James W. Perkinson
Professor of Social Ethics, Ecumenical Theological Seminary
Special Lecturer in Communication Studies, Oakland University
Coronavirus Cacophony: When the Dwarf Rebukes the Giants
Internal medicine MD Zachary Bush has recently asserted that the coronavirus appearance leaping from winged cave dweller to human struggler, beginning in late 2019, is not so much killer as revelator—revealing not some natural monstrosity of plague, but our own monstrous elaboration of toxic eco-destruction. The paper here will sit before this subtle reframing to craft an echo-response to the virus as what popular writer Charles Eisenstein has called a “coronation”—a globe-wide initiation into a new demand of evolutionary “sovereignty.” While both evocations stir cogitation and flicker with vision, neither takes their insight fully into the nether-world depths of our current dystopia. The effort here will track these “thought-comets,” arcing over the fierce upheaval of now, as one white male settler at the curve of water called Detroit—wrestling with the provocative, but not-quite-sufficiently-critical inspirations of two other such white usurpers of place in the U.S. of A.—pushes towards a more indigenously-responsible exploration of this new crossover phenomenon from beyond human self-preoccupation.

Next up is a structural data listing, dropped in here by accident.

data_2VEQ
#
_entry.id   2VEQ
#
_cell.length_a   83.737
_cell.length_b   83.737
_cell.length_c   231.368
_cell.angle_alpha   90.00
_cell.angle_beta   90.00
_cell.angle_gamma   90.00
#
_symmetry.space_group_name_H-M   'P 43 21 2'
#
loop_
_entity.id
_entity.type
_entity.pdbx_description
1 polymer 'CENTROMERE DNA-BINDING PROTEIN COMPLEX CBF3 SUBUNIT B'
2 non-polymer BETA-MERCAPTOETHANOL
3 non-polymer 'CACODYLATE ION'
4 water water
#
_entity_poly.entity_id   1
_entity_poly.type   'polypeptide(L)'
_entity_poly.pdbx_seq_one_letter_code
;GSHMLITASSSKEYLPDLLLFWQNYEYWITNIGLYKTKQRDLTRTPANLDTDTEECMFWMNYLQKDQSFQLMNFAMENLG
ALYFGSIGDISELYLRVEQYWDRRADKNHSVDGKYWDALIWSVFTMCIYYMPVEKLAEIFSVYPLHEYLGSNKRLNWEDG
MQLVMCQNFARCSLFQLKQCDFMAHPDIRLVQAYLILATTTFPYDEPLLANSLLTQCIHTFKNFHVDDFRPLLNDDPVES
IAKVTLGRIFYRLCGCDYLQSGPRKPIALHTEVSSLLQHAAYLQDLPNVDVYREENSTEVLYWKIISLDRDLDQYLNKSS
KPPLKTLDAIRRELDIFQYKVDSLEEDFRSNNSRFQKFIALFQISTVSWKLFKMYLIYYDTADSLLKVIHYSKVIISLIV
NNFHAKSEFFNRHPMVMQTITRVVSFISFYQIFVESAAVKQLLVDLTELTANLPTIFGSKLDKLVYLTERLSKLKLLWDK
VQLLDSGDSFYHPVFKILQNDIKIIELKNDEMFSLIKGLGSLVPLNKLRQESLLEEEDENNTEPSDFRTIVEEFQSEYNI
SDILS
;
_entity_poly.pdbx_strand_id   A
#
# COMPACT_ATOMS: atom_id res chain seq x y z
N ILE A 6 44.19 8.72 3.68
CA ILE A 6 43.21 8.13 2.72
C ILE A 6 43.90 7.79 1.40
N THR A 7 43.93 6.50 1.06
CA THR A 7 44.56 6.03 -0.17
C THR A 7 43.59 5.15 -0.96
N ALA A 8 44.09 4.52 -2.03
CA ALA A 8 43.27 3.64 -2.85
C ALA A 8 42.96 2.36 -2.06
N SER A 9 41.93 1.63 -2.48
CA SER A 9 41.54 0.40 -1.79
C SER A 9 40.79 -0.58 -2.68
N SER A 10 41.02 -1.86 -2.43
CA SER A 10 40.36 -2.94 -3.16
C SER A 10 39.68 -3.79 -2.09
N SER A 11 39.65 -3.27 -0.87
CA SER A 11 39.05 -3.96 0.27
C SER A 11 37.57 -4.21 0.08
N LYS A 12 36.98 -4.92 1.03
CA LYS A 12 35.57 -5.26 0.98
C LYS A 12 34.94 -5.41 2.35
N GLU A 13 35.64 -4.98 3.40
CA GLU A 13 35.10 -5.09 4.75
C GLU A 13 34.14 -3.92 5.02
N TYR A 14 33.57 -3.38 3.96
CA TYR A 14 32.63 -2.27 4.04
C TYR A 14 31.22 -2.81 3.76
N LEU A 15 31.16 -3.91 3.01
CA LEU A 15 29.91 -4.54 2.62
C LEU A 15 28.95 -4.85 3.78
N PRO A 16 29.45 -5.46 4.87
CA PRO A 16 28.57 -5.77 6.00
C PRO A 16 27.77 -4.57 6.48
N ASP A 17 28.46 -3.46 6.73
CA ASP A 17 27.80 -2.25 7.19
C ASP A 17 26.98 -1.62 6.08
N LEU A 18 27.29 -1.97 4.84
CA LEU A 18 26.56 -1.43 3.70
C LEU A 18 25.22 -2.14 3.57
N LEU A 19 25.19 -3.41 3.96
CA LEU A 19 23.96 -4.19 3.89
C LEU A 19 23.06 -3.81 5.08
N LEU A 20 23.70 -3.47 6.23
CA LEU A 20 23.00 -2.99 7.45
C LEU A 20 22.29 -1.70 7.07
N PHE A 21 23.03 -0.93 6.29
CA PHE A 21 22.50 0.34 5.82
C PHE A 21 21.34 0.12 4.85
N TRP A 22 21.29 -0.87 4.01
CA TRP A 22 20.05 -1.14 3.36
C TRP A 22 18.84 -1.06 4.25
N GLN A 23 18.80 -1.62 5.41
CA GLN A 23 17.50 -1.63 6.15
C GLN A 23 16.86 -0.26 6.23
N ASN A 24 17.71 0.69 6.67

Certainly, the virus is a messenger—in its hypoxic invasion of human bodies, “unmasking,” at least in part, the air pollution whose urban vehicular or rural glyphosate-laced particulates become the “combinatory laboratory” that ups the ante on mortality. Thus industrialized metropoles and industrialized agriculture stand revealed as lethal and damnable. But missing from Bush’s break-down of the disease profile is the physiognomy of its social apocalypse—”unveiling” the on-going decimations that white supremacy and settler colonialism, neo-liberalism and petro-capitalism continue to visit on populations indigenous and of color.
Eisenstein likewise embraces the microbial shapeshifter as teacher, but fails to delineate the outrage of the asymmetry disclosed. How might we “hear” the message—not losing or diminishing the wonder of wild nature’s Gargantuan Potency, packaged so minutely, in this late hour of the microbiome’s signal role in ever “looking for” adaptive redress to the grave unbalancing that larger “players” like modern human social orders so wantonly foment on a now global ecological scale? But at the same time, not lose a single scintilla of prophetic indignation and denunciation of the oligarchic obscenity that the RNA-trader is one more time exposing inside human social relations themselves (what Paul will try to bring into focus as “Principalities” and “Powers” and “Thrones” and “Dominions”)? That is to say, how learn to speak of sacrality in a manner not excluding the ironic “majesty” of the nano-scale of Divine numinosity while cross-cutting the amazement with a commensurately fierce exposé and challenge of the demonic?